Stay Alive

on March 24, 2006 by Kevin Courrier
Since video games are now cross-pollinating with movies ("The Godfather") and TV-shows ("Alias," "24"), it's timely to shape a horror story around our obsession with virtual reality. "Stay Alive," though, does virtually nothing with that obsession. Rather than draw us into the insular world of hardcore gamers, the characters turn out to be as thinly drawn as their computer counterparts. "Stay Alive" quickly pronounces itself dead by simply recycling tired plot hooks from "The Ring" and "Final Destination."

When a game tester is brutally murdered after playing a new computer game called Stay Alive, his surviving friends find themselves in possession of it. This horror survival match, which is based on the story of a murdering 17th-century noblewoman called the Blood Countess, leaves them dying to play it. Once they get started, though, they begin dying because of it. One by one, each of them starts getting killed in the same manner that their character is butchered in the game. As they get picked off, quicker than Agatha Christie's "Ten Little Indians," they have to find a way to defeat their bloodthirsty host and survive.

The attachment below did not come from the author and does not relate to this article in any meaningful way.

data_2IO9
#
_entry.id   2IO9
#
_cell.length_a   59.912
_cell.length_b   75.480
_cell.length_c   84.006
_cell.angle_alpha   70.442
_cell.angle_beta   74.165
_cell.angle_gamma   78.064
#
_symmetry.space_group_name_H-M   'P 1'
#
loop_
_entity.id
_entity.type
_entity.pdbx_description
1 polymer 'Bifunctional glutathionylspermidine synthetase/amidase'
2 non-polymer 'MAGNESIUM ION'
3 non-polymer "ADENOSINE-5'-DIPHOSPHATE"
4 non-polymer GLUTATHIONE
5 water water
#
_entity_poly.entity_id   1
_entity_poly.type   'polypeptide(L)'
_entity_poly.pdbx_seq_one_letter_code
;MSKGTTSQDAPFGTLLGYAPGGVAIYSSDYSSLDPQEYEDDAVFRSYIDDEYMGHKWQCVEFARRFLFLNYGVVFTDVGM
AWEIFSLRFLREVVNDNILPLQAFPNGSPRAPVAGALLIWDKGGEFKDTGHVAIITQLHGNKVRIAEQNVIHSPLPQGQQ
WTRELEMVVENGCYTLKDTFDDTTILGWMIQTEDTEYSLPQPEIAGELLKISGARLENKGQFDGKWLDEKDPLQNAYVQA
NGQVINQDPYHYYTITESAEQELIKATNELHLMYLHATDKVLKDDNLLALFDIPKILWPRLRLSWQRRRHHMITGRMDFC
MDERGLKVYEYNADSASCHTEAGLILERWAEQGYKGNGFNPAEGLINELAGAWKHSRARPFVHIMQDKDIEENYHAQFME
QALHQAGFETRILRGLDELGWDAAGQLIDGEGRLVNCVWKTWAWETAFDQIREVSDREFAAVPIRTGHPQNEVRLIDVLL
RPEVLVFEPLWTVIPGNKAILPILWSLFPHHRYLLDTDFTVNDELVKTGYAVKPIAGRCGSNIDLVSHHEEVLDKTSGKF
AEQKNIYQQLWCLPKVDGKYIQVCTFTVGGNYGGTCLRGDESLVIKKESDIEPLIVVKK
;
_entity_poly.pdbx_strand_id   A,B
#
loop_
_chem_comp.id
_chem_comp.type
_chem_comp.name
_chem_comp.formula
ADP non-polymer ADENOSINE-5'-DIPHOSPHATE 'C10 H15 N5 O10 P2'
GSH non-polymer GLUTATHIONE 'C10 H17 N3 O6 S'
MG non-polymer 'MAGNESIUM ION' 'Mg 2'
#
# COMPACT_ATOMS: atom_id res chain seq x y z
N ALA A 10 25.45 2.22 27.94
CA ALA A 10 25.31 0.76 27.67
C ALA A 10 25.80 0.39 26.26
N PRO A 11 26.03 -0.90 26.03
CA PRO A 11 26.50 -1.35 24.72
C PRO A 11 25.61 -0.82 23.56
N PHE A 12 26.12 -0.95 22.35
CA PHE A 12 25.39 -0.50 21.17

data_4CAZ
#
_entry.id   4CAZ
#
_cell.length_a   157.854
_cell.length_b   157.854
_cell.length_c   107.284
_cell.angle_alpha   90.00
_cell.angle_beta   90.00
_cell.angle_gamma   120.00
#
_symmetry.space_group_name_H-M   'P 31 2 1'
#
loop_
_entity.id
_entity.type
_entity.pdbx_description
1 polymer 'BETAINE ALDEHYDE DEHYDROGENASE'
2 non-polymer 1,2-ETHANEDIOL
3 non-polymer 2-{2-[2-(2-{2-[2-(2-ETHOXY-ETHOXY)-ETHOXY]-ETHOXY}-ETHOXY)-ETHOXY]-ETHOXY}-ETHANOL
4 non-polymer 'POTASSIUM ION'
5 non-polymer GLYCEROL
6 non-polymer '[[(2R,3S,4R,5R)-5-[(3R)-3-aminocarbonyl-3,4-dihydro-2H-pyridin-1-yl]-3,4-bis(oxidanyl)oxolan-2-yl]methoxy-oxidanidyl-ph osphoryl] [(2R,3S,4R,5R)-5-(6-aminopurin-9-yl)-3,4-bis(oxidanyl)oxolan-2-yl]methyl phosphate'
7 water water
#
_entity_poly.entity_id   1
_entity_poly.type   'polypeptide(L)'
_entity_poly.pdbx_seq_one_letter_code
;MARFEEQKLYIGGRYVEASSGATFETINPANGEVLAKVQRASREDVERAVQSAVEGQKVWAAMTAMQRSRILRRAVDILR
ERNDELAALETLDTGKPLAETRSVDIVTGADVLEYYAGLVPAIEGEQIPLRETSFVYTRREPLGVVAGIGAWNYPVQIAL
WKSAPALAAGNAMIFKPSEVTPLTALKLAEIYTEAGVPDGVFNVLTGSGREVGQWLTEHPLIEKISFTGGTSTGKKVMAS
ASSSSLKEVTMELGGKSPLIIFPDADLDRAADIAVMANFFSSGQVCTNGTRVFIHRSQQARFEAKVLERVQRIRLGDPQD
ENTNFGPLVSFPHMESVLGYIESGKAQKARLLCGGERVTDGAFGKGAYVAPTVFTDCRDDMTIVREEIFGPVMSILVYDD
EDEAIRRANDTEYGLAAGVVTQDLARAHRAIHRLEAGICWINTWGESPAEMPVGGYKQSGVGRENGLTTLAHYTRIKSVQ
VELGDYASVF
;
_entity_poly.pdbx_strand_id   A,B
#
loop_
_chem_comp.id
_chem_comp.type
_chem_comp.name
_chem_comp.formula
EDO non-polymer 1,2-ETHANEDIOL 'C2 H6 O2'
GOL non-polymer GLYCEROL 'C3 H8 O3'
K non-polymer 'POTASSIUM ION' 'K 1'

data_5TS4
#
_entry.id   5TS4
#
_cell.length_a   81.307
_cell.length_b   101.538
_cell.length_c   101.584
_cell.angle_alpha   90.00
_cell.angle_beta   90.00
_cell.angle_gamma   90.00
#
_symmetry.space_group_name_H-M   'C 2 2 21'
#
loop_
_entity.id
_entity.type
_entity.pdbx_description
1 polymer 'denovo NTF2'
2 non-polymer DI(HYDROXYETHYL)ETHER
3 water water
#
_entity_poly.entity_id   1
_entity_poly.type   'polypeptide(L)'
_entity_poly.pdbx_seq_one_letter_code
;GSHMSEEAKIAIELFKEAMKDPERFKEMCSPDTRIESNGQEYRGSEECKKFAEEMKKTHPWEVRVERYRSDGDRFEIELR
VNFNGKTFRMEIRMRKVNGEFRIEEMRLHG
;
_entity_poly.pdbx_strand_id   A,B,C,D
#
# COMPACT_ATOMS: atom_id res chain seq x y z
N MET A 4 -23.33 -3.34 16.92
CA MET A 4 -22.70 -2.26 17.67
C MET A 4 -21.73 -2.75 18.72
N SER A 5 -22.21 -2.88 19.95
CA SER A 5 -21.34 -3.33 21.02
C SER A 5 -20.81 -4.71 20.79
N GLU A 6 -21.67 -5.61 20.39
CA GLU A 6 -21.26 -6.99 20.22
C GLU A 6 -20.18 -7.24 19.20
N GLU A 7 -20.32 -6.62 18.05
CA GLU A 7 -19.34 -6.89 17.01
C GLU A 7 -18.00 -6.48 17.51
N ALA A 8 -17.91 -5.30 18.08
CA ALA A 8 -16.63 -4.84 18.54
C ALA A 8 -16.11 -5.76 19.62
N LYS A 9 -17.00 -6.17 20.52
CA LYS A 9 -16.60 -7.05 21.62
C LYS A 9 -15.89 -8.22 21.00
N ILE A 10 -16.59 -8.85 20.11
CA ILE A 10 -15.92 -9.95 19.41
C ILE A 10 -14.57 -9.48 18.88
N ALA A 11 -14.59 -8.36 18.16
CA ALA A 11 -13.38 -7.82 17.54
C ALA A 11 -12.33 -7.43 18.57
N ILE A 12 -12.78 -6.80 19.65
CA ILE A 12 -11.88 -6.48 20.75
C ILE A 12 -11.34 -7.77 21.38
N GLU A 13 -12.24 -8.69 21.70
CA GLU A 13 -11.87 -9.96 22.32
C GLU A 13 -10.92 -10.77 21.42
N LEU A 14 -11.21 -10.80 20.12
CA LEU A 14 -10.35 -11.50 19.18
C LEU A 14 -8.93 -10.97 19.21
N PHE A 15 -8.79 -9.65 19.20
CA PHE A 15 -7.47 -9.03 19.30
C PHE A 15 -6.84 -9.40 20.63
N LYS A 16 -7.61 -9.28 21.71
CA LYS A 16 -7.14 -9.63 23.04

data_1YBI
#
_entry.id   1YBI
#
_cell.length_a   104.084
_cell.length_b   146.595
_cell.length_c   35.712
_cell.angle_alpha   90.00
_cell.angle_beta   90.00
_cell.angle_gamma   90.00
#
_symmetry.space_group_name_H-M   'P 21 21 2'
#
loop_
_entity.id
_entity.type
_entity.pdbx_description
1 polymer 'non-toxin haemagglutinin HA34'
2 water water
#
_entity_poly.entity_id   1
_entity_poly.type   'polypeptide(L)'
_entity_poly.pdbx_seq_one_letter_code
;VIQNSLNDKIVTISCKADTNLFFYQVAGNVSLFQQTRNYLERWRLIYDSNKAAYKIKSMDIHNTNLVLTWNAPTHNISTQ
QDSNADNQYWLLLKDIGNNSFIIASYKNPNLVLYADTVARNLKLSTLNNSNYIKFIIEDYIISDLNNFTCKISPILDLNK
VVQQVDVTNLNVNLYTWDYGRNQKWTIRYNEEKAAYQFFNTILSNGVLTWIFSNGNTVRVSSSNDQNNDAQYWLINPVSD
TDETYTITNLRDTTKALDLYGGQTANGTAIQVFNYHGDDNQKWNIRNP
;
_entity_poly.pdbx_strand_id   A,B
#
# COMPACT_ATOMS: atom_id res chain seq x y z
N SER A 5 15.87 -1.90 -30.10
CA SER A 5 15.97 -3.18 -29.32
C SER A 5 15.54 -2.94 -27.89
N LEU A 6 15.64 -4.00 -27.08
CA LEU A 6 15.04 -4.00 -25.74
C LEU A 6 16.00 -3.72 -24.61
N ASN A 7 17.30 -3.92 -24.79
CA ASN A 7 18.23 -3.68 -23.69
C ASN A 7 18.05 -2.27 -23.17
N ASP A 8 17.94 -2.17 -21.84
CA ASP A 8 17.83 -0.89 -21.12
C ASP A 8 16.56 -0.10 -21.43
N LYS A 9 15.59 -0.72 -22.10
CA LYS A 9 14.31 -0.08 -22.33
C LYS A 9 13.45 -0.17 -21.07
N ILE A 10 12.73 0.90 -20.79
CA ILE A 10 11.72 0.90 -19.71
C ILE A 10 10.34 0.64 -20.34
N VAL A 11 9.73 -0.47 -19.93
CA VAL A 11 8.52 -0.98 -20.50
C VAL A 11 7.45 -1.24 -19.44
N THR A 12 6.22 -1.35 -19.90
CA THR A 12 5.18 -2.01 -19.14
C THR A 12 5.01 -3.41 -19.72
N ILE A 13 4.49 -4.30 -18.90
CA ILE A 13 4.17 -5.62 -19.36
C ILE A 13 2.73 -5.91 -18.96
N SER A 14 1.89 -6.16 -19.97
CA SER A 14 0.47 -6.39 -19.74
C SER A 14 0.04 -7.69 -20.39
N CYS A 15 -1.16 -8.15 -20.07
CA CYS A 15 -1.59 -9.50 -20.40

Since the director and co-writer William Brent Bell does little to contrast the contrived and mechanical horror of the game with the mounting horror of the story, we can't invest much sympathy in the plight of the characters. However, Jon Foster, who played the bright, thoughtful kid with the crush on his English teacher in the ill-fated TV show "Life As We Know It," makes the best of a bad script as the hero with a secret trauma. Frankie Muniz of "Malcolm in the Middle" also has his resourceful moments as the group's resident computer geek. Unfortunately, the women (Samaire Armstrong and Sophia Bush) have so little to do that they get reduced to monster bait. On the other hand, the aggressively hyperactive Adam Goldberg, who seems to be wearing Steve Van Zandt's hairpiece from "The Sopranos," thankfully gets dispatched briskly so that he has less scenery to chew. Starring Jon Foster, Samaire Armstrong, Frankie Muniz, Jimmi Simpson and Adam Goldberg. Directed by William Brent Bell. Written by William Brent Bell and Matthew Peterman. Produced by Gary Barber, Roger Bimbaum and Jonathan Glickman. A Buena Vista release. Horror. Rated PG-13 for horror violence, disturbing images, language, brief sexual and drug content. Running time: 85 min

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